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What do you think are the good and bad points of the health insurance system in Japan?


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Its a good system....I've had a couple of heart operations and I'm not dead.

So, win/win for all.

8 ( +11 / -3 )

Bad, no one really knows how they calculate the premiums. Certainly not the muppets at the city hall.

Good: I can afford to get sick and ride and ambulance.

2 ( +7 / -5 )

The Japan system is good at providing broad access to the population at a reasonable cost and reasonable quality. It is very easy to sign up and to use. The care is overall decent and the insurance is accepted pretty much everywhere in Japan.

On the other hand, it is a common complaint that diagosis here could be better (e.g. it took me 5 doctors and a year of effort to get to a diagnosis and surgery; I diagnosed myself with google and was correct). Use of med tech is sparing and med tech is not as quickly/as much adopted as in certain other countries. Physio is behind other countries. Probably due to cost management, the techniques used are not always the most advanced (acceptable but not the latest), and certain quality of life issues are relatively more difficult to address here or need to be addressed outside the insurance system.

2 ( +5 / -3 )

I guess the best part is you are never without coverage. Lose your job the employer insurance? Just slide right into the national program. Working only part-time or on contract? Join the national program. Also, no rejection for preexisting conditions. Like Jack above said, broad access, reasonable cost, reasonable quality.

10 ( +10 / -0 )

I appreciate the free, yearly health checks as I think the possibility of finding problems early is a benefit.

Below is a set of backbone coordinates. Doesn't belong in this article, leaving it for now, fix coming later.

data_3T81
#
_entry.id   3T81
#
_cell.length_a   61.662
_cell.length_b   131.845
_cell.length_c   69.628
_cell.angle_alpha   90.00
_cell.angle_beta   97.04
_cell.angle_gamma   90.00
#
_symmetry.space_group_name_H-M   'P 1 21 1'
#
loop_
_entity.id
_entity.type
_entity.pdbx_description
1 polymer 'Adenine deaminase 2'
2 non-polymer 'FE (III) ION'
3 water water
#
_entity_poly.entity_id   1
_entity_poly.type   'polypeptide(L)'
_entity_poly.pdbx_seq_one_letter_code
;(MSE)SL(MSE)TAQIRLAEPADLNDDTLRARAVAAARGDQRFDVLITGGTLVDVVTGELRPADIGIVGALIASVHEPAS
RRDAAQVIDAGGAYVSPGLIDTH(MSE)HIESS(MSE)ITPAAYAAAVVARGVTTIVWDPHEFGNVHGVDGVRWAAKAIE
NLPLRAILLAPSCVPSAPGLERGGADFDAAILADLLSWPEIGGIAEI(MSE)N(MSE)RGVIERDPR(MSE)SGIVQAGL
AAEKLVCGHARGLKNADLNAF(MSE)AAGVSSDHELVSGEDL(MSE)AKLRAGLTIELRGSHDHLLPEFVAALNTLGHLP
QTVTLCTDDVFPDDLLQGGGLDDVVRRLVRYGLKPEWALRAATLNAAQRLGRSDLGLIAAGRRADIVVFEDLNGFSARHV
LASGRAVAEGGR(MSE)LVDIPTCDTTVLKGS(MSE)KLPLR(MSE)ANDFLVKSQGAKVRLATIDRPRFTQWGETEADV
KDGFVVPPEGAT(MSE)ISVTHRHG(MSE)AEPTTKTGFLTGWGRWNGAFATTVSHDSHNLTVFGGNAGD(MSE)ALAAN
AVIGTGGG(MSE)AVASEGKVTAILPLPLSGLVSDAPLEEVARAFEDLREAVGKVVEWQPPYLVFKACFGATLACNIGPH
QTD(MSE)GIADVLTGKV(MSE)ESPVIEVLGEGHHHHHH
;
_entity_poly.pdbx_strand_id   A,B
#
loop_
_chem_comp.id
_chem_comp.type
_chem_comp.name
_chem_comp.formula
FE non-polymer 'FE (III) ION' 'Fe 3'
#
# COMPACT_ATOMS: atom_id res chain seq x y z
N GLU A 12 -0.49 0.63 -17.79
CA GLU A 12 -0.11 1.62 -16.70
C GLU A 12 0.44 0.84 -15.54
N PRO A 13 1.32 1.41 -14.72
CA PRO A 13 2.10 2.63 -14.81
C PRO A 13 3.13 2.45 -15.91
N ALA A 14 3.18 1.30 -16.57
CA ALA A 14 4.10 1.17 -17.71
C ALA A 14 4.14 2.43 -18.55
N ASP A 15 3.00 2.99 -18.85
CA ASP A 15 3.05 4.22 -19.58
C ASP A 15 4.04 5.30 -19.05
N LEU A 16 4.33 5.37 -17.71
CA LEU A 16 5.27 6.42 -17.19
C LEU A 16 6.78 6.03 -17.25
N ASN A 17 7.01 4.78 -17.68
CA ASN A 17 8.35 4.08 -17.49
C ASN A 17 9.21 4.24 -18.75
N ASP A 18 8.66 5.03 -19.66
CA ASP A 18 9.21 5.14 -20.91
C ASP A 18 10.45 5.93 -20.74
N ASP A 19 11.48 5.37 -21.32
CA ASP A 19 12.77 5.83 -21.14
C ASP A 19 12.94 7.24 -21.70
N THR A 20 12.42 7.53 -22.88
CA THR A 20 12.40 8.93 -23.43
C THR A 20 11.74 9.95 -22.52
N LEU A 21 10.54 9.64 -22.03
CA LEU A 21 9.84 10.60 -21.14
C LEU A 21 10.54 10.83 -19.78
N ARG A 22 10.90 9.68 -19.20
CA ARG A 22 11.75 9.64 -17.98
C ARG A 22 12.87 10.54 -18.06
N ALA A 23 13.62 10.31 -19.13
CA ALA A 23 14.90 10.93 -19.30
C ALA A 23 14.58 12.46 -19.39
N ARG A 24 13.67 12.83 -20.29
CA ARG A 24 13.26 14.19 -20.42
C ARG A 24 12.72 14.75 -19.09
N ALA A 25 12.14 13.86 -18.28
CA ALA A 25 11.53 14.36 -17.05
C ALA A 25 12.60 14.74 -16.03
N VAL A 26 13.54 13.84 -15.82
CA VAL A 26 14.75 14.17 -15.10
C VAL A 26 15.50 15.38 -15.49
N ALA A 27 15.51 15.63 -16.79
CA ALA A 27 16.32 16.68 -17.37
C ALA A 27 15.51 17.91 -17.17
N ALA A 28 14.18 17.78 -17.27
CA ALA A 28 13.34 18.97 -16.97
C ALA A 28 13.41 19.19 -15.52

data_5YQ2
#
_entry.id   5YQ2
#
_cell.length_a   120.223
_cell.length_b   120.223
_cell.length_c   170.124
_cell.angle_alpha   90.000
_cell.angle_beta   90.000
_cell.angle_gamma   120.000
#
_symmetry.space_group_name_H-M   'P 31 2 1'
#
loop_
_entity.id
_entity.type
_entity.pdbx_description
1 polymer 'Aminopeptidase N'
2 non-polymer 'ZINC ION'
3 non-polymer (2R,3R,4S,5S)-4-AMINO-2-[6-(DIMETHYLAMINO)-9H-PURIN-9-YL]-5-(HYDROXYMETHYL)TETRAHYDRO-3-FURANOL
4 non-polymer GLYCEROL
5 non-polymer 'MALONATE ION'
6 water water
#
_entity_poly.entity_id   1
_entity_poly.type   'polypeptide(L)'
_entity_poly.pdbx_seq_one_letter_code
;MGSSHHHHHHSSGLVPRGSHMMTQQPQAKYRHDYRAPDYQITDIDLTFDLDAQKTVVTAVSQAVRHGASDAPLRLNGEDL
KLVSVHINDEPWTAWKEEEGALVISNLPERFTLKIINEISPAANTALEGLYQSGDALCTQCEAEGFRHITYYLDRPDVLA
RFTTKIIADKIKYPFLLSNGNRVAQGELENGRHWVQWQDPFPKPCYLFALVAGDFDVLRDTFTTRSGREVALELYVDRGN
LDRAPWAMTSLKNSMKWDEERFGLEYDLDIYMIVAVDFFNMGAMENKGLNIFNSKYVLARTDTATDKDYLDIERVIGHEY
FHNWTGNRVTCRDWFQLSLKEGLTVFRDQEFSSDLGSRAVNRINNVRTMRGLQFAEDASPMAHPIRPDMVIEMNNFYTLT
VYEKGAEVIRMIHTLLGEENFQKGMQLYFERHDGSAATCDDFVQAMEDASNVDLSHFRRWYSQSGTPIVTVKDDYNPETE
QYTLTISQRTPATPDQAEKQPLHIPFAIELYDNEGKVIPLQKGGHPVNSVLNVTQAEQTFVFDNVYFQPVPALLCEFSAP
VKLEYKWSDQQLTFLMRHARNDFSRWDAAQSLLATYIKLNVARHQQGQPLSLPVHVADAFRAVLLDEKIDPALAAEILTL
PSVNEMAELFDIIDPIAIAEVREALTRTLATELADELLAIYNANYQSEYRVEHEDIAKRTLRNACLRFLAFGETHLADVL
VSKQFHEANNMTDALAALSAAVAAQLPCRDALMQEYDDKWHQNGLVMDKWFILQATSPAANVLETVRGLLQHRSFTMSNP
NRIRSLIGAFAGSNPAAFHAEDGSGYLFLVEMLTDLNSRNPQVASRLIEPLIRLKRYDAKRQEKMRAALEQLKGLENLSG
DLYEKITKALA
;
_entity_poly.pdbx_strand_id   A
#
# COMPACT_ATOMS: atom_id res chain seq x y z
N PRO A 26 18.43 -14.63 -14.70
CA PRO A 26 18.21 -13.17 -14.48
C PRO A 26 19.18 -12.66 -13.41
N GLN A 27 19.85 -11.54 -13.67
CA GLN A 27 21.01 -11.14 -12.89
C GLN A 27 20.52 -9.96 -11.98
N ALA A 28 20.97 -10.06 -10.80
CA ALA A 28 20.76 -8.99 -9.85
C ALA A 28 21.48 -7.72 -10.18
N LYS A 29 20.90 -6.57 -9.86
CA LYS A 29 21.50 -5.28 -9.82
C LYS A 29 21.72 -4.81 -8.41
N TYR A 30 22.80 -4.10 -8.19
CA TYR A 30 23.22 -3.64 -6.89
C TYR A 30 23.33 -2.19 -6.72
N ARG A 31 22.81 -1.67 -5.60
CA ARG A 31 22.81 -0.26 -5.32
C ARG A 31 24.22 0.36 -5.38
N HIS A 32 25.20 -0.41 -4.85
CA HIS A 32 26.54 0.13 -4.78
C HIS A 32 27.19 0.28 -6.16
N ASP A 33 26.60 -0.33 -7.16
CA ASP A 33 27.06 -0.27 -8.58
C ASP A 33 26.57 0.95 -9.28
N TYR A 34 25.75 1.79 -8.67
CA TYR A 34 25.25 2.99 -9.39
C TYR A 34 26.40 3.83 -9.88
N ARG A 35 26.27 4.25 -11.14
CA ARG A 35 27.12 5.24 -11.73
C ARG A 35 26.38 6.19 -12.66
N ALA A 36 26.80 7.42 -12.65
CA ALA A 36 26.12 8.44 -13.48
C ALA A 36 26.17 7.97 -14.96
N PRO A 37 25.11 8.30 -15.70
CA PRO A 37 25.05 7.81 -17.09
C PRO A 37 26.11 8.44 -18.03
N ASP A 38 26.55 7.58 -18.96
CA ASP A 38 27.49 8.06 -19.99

7 ( +8 / -1 )

Like others have said, it's pretty affordable across a broad range of services.

On the downside, premiums are extortionate for the self employed unless you can find an industry fund you can join. Thankfully, my wife found one that allies with my field.

3 ( +5 / -2 )

During my five-year battle with cancer, I have been impressed with the level of healthcare and expertise I have received at a very low cost compared to countries without universal healthcare.

12 ( +13 / -1 )

On the downside, premiums are extortionate for the self employed

it’s very reasonable. and the co-pays are low.

on another note, if you lose your job or have trouble paying the full amount from some unforeseen reason, you can pay a greatly reduced amount and still have coverage. just need to ask.

my wife needed cancer surgery. private room for almost a week. total out of pocket for surgery and almost a week stay was under 90,000 yen.

3 ( +4 / -1 )

it’s very reasonable. and the co-pays are low.

The co-payments might be pretty reasonable, but the monthly premiums aren't.

5 ( +7 / -2 )

The monthly health insurance payments are lower than for private healthcare in the US.

3 ( +5 / -2 )

If we compare to other countries it gets a little strange.

At around ¥7 million income in Japan the rate of your premiums is around 8.8% to 10.2% depending on age.

This would be around the same in the UK, 10% and in Canada depending on the province 10% to 12%.